TP53-mutant disease: BOVen
Patients with TP53-mutant MCL constitute a high-risk subset that shows poor survival when treated with intensive chemoimmunotherapy . Given the lack of a standard frontline regimen, the combination of zanubrutinib, obinutuzumab, and venetoclax (BOVen) was hypothesized to be well tolerated and efficacious in this setting. It has already been demonstrated that the combination of a BTK inhibitor with a BCL2 inhibitor is synergistic and active in relapsed/refractory MCL, including patients with TP53 mutation . Ibrutinib, obinutuzumab, and venetoclax has given rise to high response rates in relapsed and untreated MCL .
The preliminary analysis of a multicenter, investigator-initiated phase II study presented at ASH 2021 by Kumar et al. showed promising efficacy and good tolerability of BOVen in 17 patients with previously untreated MCL and TP53 mutation . Fourteen patients were evaluable for efficacy. After a median follow-up of 4 months, the ORR was 86 %, with a CR rate of 64 %. At cycle 3, peripheral blood flow cytometry became negative in all patients. Grade ≥ 3 AEs occurred in 11 %. Serious AEs included grade 3 lung infection, grade 4 tumor lysis syndrome, and grade 1 non-neutropenic fever. No events resulted in drug discontinuation. Longer follow-up is required to further assess the outcomes over time.
Step-up dosing of glofitamab
The bispecific antibody glofitamab redirects T cells to eliminate malignant B cells by targeting both CD20 and CD3 . Glofitamab has shown promising efficacy and manageable safety as monotherapy and in combination with obinutuzumab in patients with heavily pretreated relapsed/refractory B-NHL [9, 10]. Obinutuzumab pretreatment and/or cycle 1 step-up dosing enabled effective mitigation of cytokine release syndrome (CRS). At ASH 2021, Phillips et al. reported data on obinutuzumab followed by glofitamab monotherapy in patients with relapsed/refractory MCL who were treated in the phase I dose escalation setting . The study contained 3 arms. Glofitamab was assessed with fixed dosing after obinutuzumab 1,000 (n = 3), and with step-up dosing over 12 cycles (2.5 mg up to 30 mg) after obinutuzumab administered at doses of either 1,000 mg (n = 7) or 2,000 mg (n = 19) (Figure 2).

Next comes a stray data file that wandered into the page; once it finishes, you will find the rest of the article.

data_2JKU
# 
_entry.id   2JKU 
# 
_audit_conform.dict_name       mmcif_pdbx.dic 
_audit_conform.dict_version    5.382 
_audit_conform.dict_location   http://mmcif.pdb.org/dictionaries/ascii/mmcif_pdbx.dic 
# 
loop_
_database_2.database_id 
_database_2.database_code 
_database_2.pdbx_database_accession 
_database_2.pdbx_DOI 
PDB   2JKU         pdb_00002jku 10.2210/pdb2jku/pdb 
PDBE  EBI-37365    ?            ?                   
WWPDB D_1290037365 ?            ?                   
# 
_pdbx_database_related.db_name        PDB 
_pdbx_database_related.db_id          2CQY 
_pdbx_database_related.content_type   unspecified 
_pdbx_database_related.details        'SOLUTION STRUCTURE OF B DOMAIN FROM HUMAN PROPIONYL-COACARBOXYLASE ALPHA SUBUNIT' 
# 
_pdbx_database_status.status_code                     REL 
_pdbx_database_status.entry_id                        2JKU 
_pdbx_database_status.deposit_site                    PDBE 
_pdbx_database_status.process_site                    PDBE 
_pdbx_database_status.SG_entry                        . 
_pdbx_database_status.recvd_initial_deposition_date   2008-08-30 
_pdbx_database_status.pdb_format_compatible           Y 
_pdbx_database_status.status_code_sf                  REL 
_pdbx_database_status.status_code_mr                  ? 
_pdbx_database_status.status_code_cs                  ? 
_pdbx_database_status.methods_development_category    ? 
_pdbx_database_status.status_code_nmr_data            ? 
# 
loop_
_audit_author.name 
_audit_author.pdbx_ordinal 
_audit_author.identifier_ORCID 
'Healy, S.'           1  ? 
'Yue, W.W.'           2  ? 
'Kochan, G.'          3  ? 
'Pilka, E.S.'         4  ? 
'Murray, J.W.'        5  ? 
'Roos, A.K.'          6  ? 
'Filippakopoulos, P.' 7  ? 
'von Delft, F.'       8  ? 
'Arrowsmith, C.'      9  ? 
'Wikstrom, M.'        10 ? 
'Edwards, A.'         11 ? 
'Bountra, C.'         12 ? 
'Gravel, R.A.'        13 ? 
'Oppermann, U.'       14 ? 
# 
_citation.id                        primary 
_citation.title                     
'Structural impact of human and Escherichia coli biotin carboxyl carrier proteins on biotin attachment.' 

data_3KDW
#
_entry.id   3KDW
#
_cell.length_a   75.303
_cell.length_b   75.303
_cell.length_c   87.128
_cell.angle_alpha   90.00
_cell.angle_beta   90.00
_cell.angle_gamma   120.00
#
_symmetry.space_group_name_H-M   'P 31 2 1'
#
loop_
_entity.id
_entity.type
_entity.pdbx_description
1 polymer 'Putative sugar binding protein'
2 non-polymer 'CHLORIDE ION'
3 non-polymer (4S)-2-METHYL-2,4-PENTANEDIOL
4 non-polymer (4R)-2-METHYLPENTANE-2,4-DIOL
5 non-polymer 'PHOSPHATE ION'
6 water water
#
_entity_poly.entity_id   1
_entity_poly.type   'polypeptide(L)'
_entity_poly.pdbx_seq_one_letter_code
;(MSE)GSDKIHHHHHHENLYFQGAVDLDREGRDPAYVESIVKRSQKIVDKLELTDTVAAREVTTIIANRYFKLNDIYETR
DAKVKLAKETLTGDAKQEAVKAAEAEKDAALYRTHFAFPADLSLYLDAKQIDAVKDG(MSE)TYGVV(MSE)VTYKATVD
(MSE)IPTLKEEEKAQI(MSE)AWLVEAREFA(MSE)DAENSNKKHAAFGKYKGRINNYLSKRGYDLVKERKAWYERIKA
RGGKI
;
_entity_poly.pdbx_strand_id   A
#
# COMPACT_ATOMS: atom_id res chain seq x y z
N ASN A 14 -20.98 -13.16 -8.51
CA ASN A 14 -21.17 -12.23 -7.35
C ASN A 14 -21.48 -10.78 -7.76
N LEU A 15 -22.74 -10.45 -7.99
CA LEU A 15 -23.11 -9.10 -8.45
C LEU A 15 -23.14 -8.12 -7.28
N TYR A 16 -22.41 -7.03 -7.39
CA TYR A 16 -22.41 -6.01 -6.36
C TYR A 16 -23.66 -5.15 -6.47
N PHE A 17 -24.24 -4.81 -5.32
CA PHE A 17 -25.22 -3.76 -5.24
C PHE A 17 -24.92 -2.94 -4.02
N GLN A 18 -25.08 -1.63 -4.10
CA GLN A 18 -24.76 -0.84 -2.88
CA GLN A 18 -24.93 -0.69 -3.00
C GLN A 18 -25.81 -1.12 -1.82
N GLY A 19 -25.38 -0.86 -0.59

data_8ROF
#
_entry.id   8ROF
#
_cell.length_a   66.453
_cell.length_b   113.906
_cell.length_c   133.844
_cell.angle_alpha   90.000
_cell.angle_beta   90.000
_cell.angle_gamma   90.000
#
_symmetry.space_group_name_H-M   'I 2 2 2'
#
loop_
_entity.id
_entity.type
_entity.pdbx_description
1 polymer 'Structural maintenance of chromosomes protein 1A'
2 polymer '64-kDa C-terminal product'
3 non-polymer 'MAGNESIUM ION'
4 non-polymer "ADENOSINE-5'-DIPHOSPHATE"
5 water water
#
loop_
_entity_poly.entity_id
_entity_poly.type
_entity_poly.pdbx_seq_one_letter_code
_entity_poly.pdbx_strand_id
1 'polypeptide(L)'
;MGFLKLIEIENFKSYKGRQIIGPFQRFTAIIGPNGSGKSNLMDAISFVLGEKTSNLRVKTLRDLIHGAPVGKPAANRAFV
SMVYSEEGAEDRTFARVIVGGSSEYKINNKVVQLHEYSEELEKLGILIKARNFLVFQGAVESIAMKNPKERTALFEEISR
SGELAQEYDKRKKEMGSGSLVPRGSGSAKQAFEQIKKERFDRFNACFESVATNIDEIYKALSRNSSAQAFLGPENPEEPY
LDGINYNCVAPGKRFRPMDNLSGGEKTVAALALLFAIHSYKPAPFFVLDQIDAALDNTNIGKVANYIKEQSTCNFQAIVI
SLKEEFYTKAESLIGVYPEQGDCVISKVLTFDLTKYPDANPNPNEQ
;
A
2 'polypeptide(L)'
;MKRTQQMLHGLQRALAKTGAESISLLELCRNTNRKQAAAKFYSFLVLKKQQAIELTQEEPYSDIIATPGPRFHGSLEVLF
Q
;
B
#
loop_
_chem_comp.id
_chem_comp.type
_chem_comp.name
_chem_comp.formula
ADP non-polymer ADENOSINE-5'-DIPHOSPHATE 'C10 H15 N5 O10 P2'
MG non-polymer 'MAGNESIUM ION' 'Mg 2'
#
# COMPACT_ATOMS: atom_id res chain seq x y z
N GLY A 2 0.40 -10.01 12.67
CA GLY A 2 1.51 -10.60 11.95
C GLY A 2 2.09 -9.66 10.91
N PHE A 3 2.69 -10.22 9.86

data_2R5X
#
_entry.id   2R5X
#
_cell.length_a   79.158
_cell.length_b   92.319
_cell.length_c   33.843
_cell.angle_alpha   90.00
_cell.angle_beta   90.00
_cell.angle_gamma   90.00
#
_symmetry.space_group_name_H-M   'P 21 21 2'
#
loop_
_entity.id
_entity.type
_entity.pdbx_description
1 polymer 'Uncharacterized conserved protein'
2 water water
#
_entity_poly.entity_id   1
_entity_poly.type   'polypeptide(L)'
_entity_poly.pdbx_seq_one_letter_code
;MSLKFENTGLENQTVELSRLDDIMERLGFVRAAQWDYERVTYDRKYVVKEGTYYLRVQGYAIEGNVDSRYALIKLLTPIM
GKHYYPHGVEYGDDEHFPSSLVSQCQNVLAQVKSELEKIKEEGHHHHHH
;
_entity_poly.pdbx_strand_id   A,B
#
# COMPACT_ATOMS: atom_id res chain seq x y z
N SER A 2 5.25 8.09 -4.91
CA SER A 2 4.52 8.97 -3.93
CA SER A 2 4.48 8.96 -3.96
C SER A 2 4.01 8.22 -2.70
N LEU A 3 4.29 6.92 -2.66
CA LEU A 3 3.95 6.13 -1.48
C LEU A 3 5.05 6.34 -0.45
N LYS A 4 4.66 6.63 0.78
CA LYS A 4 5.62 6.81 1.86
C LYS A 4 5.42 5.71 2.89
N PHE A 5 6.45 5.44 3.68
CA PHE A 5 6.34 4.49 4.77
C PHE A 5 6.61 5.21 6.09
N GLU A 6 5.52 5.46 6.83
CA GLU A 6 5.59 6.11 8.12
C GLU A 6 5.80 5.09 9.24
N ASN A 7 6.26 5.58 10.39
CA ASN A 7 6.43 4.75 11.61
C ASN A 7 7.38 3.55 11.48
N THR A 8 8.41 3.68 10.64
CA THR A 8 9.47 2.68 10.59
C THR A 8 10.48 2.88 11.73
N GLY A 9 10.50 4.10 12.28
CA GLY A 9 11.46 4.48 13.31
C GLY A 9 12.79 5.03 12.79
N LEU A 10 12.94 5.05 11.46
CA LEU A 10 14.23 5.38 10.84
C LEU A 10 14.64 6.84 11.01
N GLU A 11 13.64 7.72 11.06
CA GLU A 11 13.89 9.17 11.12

This approach gave rise to high response rates, with activity observed across the dosing regimens. For fixed dosing of glofitamab after obinutuzumab 1,000 mg, responses occurred in 67 %, and for step-up dosing after obinutuzumab 1,000 mg and 2,000 mg, this was 71 % and 91 %, respectively. Prior BTK inhibitor therapy did not affect the results; response rates in patients with and without prior BTK inhibition amounted to 83 % and 75 %, respectively. Overall, 81 % of patients in the entire group responded, and complete metabolic responses arose in 67 %. At the time of the data cutoff, most patients had ongoing responses, and 85.7 % of those with a CR remained in remission.
The treatment demonstrated favorable safety. Glofitamab-related grade 3/4 AEs occurred in 24.1 % of all patients. No fatal AEs or AEs leading to treatment discontinuation were reported. CRS represented the most common all-grade AE (58.6 %). Most CRS events were observed during cycle 1, were grade 1 or 2, and resolved. Immune effector cell-associated neurotoxicity syndrome (ICANS) grade 1 emerged in one patient (3.4 %) in the 1.000 mg obinutuzumab plus glofitamab step-up dosing cohort. No grade ≥ 2 ICANS or grade ≥ 3 tumor flare events were noted.
The authors pointed out that these results support a future confirmatory trial. Glofitamab, which is a fixed-duration regimen with off-the-shelf availability, continues to be evaluated in patients with relapsed/refractory MCL after BTK inhibitor treatment.